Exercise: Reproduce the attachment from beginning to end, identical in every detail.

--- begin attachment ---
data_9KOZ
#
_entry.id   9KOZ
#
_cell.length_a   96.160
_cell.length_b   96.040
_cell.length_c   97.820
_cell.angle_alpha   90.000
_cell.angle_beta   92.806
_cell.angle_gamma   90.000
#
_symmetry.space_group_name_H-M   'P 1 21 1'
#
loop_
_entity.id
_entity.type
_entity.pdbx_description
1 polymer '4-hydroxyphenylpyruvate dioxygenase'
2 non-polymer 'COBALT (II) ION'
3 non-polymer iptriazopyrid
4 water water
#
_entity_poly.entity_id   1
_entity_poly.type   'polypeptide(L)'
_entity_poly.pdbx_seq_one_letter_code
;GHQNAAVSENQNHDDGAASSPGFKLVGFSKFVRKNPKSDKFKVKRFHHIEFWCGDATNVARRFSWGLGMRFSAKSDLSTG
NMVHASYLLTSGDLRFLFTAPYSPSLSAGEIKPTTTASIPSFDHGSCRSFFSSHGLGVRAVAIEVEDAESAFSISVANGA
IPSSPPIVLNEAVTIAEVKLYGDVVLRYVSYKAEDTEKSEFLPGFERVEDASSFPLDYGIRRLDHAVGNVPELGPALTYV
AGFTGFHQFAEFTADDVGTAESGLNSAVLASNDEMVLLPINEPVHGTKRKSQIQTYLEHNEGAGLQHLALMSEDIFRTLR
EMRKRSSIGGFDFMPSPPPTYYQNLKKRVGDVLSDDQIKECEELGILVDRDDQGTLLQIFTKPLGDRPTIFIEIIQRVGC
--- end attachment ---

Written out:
data_9KOZ
#
_entry.id   9KOZ
#
_cell.length_a   96.160
_cell.length_b   96.040
_cell.length_c   97.820
_cell.angle_alpha   90.000
_cell.angle_beta   92.806
_cell.angle_gamma   90.000
#
_symmetry.space_group_name_H-M   'P 1 21 1'
#
loop_
_entity.id
_entity.type
_entity.pdbx_description
1 polymer '4-hydroxyphenylpyruvate dioxygenase'
2 non-polymer 'COBALT (II) ION'
3 non-polymer iptriazopyrid
4 water water
#
_entity_poly.entity_id   1
_entity_poly.type   'polypeptide(L)'
_entity_poly.pdbx_seq_one_letter_code
;GHQNAAVSENQNHDDGAASSPGFKLVGFSKFVRKNPKSDKFKVKRFHHIEFWCGDATNVARRFSWGLGMRFSAKSDLSTG
NMVHASYLLTSGDLRFLFTAPYSPSLSAGEIKPTTTASIPSFDHGSCRSFFSSHGLGVRAVAIEVEDAESAFSISVANGA
IPSSPPIVLNEAVTIAEVKLYGDVVLRYVSYKAEDTEKSEFLPGFERVEDASSFPLDYGIRRLDHAVGNVPELGPALTYV
AGFTGFHQFAEFTADDVGTAESGLNSAVLASNDEMVLLPINEPVHGTKRKSQIQTYLEHNEGAGLQHLALMSEDIFRTLR
EMRKRSSIGGFDFMPSPPPTYYQNLKKRVGDVLSDDQIKECEELGILVDRDDQGTLLQIFTKPLGDRPTIFIEIIQRVGC